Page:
“I got to shadow the medical records director and we discussed so much healthcare privacy and clinical documentation, data, and coding, and I got to shadow the MDS [the minimum data set nurse] coordinator there. So I really got a good range of experiences when I was there and I really enjoyed my time,” Davert says.
The AHIMA20 Virtual Conference offered Davert the opportunity to experience an AHIMA event for the first time, as he’s been unable to travel to previous conferences and events, which prompted AHIMA to reach out to him late last year. In a follow-up interview Davert explained that the online event was enormously successful in solidifying his enthusiasm for his upcoming degree and interest in the field.
“I had an awesome time. The people there were so supportive and it was great to be able to go to so many different educational presentations and be able to learn more about the field, learn about different areas of HIM. I took the Coding Path, which really helped me to kind of learn more skills in that area and to really gain some more knowledge from other people,” Davert says.
An avid gamer, Davert says coding and clinical documentation integrity appeal to him because they’re like a puzzle that needs to be solved.
“You need to have all the right pieces, make sure the pieces are correct in order to really put this puzzle together as far as coding goes. I thought it was great how they explained their thought process when coding different procedures. I learned a lot more advanced procedure coding skills, and I learned a lot more of the thought process I guess you could say.”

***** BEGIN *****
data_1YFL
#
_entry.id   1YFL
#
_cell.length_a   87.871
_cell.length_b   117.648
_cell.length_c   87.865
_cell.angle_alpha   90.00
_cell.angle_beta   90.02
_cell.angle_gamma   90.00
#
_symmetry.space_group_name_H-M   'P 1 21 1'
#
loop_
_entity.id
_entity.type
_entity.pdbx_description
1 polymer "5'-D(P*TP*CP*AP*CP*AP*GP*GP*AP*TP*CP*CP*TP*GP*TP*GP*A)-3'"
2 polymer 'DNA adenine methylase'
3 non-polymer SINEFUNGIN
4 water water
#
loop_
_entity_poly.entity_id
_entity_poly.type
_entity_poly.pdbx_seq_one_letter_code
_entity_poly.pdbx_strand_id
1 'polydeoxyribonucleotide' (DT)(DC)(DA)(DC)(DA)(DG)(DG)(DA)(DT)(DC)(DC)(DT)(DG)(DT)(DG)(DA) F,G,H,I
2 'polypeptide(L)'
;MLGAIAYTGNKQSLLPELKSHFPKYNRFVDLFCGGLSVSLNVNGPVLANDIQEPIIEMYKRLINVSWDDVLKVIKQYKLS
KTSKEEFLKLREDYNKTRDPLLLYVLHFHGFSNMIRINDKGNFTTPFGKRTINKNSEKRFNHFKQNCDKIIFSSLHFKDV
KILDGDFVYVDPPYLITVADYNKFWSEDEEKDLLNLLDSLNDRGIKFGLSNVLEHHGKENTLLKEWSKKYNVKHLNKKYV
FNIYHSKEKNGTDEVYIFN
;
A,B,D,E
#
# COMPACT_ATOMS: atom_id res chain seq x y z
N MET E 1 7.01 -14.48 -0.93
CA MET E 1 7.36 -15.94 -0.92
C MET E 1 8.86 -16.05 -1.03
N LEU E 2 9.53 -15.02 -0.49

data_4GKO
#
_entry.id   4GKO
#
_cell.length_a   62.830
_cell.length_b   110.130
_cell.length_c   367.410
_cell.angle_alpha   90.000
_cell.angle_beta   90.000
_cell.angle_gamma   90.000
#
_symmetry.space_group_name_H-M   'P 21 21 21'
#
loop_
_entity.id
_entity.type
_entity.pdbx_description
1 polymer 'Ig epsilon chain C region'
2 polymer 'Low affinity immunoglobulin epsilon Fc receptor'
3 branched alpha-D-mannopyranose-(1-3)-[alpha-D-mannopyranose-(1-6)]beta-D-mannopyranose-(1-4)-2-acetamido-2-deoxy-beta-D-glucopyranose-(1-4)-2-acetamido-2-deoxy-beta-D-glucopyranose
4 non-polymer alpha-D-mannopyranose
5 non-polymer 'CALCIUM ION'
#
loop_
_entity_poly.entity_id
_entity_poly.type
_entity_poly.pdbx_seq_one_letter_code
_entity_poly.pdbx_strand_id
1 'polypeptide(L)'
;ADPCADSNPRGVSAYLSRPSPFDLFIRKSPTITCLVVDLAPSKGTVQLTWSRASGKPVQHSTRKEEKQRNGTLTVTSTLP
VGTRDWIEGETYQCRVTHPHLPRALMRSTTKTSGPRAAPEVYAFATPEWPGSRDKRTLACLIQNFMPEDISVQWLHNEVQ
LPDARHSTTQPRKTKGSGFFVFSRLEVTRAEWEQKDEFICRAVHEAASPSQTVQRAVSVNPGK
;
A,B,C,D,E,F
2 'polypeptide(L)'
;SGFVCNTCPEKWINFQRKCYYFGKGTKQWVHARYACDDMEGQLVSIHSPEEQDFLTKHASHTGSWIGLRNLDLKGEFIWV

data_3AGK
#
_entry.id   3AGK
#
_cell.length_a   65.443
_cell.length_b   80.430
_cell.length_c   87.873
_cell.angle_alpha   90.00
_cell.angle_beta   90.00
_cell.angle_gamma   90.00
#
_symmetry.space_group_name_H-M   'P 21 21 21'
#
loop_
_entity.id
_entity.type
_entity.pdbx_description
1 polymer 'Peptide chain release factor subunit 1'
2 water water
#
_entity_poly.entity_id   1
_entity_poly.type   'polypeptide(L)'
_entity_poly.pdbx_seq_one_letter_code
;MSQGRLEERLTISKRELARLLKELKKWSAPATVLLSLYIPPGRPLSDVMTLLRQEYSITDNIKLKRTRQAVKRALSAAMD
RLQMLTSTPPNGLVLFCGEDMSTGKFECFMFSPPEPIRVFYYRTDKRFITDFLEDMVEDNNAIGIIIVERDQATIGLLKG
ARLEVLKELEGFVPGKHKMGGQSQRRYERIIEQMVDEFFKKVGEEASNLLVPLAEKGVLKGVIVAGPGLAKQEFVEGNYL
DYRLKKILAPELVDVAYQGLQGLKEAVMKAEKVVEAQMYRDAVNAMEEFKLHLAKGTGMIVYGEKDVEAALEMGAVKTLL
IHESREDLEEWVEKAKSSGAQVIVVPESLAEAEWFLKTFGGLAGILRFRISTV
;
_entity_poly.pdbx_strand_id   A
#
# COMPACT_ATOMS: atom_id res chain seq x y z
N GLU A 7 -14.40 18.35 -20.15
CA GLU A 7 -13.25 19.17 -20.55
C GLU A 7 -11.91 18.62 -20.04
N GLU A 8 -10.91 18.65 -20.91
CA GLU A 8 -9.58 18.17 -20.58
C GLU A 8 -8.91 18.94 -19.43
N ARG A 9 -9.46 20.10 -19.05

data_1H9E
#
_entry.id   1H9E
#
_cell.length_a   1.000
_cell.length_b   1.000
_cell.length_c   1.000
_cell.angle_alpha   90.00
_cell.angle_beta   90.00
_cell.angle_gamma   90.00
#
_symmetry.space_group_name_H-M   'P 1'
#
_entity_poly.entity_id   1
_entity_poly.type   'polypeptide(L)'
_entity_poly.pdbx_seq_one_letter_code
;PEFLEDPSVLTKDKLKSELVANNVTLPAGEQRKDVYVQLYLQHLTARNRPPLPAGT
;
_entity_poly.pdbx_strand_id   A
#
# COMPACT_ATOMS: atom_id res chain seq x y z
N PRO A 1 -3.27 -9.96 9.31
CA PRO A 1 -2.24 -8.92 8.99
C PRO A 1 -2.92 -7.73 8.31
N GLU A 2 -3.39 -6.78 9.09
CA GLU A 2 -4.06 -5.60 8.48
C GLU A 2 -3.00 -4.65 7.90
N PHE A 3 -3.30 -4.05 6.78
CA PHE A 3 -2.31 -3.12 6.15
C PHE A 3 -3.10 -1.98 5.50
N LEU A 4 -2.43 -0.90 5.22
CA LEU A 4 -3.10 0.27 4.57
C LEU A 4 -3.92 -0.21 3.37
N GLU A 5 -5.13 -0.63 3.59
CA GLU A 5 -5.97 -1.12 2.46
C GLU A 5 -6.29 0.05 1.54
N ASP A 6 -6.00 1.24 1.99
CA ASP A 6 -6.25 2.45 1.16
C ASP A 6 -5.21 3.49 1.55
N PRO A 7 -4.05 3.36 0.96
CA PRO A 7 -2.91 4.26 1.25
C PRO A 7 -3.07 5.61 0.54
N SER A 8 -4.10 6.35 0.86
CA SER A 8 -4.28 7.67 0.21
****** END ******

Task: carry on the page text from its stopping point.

Davert’s AHIMA20 experience wasn’t limited to just coding sessions. His gaming habits paid off in AHIMA20’s gamification feature, which awarded “badges” to attendees for every educational session, networking event, and keynote presentation. Out of 1,300 AHIMA20 attendees, Davert finished the event in 13th place on the badge leader board.
“I set it as a personal challenge. I’m a pretty competitive person and I thought it was fun. It being my first time I wanted to experience everything,” he says.
Not content to just attend education and Coding Path sessions, Davert attended every conference-related event he could, including networking events, virtual cocktail parties, breakfasts, and receptions. The highpoint for him was meeting and chatting with AHIMA CEO Wylecia Wiggs Harris, PhD, CAE.
“I didn’t expect to meet her and some of the other AHIMA staff including Paula [Mauro] the social media manager and [AHIMA20 emcee] Amanda [Marijanovic], so that was cool, being able to meet them, and they were really supportive because they saw the article you did with me before the event. It was a real surprise and it was great to get to meet those people,” Davert says.
A month or so after AHIMA20 wrapped up, Davert completed his driver’s training and was finally able to get his driver’s license, after years of waiting.
“Seeing my peers be able to drive in high school was great, but it was hard because I wasn’t able to at the time. But I just kept working towards that goal. But it was just a great experience for me. It taught be a lot about being more confident. It’s just going to change my whole life and allow for so much more freedom,” Davert says.
Driving on his own will help him commute to a job, which he hopes to be able to find after graduation.
“I’m thinking about starting in a billing position, something more entry level to get my foot in the door, so that when a position opens I can move up that way. I don’t have the level of experience entry-level jobs require.”
Davert attributes his love of healthcare to the experiences he had as a patient, particularly a physician who always asked him what kind of care he wanted to receive.
“She never said, ‘this is what we’re doing and it’s the only option.’ Giving patients options and making them feel like they’re in charge of their own care is a benefit,” Davert says. “I guess having those personal experiences inspired me to go into the field. I want to be able to help people to work hard and give back.”
Mary Butler (email@example.com) is senior editor at Journal of AHIMA.